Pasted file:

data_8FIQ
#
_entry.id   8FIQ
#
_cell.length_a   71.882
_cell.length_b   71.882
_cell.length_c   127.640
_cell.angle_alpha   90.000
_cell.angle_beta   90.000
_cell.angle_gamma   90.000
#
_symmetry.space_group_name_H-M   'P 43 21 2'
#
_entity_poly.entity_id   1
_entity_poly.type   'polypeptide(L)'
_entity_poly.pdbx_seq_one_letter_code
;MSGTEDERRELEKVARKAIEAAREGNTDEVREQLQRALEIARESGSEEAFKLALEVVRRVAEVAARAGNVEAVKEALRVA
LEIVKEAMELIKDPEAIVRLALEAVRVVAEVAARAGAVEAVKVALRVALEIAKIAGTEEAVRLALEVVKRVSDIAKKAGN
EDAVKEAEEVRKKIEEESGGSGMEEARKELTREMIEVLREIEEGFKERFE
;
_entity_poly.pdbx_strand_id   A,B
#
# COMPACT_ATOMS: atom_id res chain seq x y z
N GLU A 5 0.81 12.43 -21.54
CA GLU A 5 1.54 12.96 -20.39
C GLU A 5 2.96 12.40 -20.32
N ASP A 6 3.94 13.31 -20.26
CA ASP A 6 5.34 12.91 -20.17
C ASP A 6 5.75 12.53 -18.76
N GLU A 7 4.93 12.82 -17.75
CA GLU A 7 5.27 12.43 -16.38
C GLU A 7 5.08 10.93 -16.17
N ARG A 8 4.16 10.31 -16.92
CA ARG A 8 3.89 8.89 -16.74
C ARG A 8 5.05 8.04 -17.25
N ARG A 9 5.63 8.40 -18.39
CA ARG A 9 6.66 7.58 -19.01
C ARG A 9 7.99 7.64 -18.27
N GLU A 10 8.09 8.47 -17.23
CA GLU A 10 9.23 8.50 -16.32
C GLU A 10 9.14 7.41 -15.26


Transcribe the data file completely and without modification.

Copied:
data_8FIQ
#
_entry.id   8FIQ
#
_cell.length_a   71.882
_cell.length_b   71.882
_cell.length_c   127.640
_cell.angle_alpha   90.000
_cell.angle_beta   90.000
_cell.angle_gamma   90.000
#
_symmetry.space_group_name_H-M   'P 43 21 2'
#
_entity_poly.entity_id   1
_entity_poly.type   'polypeptide(L)'
_entity_poly.pdbx_seq_one_letter_code
;MSGTEDERRELEKVARKAIEAAREGNTDEVREQLQRALEIARESGSEEAFKLALEVVRRVAEVAARAGNVEAVKEALRVA
LEIVKEAMELIKDPEAIVRLALEAVRVVAEVAARAGAVEAVKVALRVALEIAKIAGTEEAVRLALEVVKRVSDIAKKAGN
EDAVKEAEEVRKKIEEESGGSGMEEARKELTREMIEVLREIEEGFKERFE
;
_entity_poly.pdbx_strand_id   A,B
#
# COMPACT_ATOMS: atom_id res chain seq x y z
N GLU A 5 0.81 12.43 -21.54
CA GLU A 5 1.54 12.96 -20.39
C GLU A 5 2.96 12.40 -20.32
N ASP A 6 3.94 13.31 -20.26
CA ASP A 6 5.34 12.91 -20.17
C ASP A 6 5.75 12.53 -18.76
N GLU A 7 4.93 12.82 -17.75
CA GLU A 7 5.27 12.43 -16.38
C GLU A 7 5.08 10.93 -16.17
N ARG A 8 4.16 10.31 -16.92
CA ARG A 8 3.89 8.89 -16.74
C ARG A 8 5.05 8.04 -17.25
N ARG A 9 5.63 8.40 -18.39
CA ARG A 9 6.66 7.58 -19.01
C ARG A 9 7.99 7.64 -18.27
N GLU A 10 8.09 8.47 -17.23
CA GLU A 10 9.23 8.50 -16.32
C GLU A 10 9.14 7.41 -15.26